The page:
Step 3: Select the sketch entities that are end-to-end coincident and create a single chain in the graphics area. The two segments on the sketch to be measured appear after pressing the green check box (OK) button in the Property Manager, the right mouse button menu, or the Confirmation Corner in the upper right-hand corner. Solidworks constructs a path object from the specified geometry and includes the Path Length Dimension. This dimension can be either a driving dimension or a driven dimension, like most other dimensions in Solidworks. A measurement with a radial style appears and is connected to the path.

Step 4: You may adjust the path length dimension by double-clicking it and entering a new value in the Modify dialogue box as indicated in the image below. You can reference this dimension in custom properties, configurations, equations, or tables, including design tables and BOMs. 

Tips when using the Path Length Dimension in Solidworks

Tip 1: In some circumstances, you may have strict and precise position constraints for the pulleys or gears in a design and must instead calculate the length of the design model. Changing the value from driving to driven is helpful in this situation. In this situation, right-click on the Path Length Dimension and select Driven from the right-click menu. When you do this, the dimension becomes grey, and numerous sketch entities turn blue simultaneously, indicating that they are now “Under Defined.” To “re-define” the sketch, change the dimension along the top to the opposite.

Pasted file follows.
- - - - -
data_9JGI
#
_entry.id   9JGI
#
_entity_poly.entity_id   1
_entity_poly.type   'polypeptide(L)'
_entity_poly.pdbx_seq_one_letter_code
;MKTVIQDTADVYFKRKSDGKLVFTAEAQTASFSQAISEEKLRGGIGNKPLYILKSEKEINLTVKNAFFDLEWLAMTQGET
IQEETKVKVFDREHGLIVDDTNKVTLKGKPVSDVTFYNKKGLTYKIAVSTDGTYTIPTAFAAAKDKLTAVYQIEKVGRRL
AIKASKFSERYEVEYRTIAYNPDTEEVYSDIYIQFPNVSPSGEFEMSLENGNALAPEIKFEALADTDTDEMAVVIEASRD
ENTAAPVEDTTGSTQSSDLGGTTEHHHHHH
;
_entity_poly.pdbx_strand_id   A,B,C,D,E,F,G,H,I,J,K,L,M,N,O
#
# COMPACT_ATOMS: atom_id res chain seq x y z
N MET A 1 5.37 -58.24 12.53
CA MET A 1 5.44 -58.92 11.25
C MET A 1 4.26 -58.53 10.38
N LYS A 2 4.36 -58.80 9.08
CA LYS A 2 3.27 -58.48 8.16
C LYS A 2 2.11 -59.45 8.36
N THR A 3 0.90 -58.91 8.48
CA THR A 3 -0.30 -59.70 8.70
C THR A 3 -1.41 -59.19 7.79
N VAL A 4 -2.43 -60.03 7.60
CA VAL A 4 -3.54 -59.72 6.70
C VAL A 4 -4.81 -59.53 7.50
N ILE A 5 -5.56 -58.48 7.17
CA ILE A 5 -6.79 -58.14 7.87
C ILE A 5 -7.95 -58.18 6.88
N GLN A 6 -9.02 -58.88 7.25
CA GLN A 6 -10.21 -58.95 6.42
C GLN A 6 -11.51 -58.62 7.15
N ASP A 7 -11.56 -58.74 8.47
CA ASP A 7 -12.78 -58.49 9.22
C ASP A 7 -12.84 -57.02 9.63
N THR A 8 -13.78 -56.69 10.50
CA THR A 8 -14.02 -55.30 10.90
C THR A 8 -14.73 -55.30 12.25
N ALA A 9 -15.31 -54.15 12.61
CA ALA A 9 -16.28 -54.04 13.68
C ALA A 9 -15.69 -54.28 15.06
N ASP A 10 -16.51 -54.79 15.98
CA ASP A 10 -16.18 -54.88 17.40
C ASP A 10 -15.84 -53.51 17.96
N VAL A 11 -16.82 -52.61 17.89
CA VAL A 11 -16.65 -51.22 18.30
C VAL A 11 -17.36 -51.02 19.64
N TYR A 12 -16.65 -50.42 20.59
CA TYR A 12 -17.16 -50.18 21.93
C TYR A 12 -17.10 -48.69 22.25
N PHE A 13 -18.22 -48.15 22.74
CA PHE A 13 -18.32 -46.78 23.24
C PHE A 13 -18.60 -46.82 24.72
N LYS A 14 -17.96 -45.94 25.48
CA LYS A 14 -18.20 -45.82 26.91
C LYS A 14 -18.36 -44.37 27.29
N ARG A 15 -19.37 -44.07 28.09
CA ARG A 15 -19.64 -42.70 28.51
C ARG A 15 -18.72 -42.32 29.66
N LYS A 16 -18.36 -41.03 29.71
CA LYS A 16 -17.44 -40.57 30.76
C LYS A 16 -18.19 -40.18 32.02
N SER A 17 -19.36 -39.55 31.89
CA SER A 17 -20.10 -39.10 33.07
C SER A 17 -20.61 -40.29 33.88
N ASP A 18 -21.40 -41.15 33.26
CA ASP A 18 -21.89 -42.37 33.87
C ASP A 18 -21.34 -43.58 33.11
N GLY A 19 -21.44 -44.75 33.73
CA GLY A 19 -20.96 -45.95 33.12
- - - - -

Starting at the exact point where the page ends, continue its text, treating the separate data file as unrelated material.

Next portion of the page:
Tip 2: When dimensioning a path that is not specified to be vertical or horizontal, or when dimensioning two points that are not limited, you will have the option of establishing a horizontal, vertical, or diagonal dimension, as indicated above. It is frequently inconsistent and can hop from one to the other by moving the mouse very slightly. To lock the measurement into the specified style, move the mouse to the desired style point and right-click. This method will allow you to place and construct the dimensions.

Tip 3: Using the Command Manager is not the only practical option. The first is to make use of mouse gestures. This feature is possible because Smart Dimension is a mouse gesture by default, regardless of whether your computer is configured for four or eight motions. Hold down the right mouse button and glide the mouse up. 

You can also use the ‘S’ key. When you press the ‘S’ key on your keyboard, basic commands for assemblies, parts, sketches, and drawings appear next to your cursor wherever it is in your graphics window. Finally, you may launch the Smart Dimension or any other dimension command by right-clicking anywhere in the graphics window.


Dimensioning can be a time-consuming part of any design project, but learning how to use path length dimension in Solidworks can make dimensioning a lot faster and easier.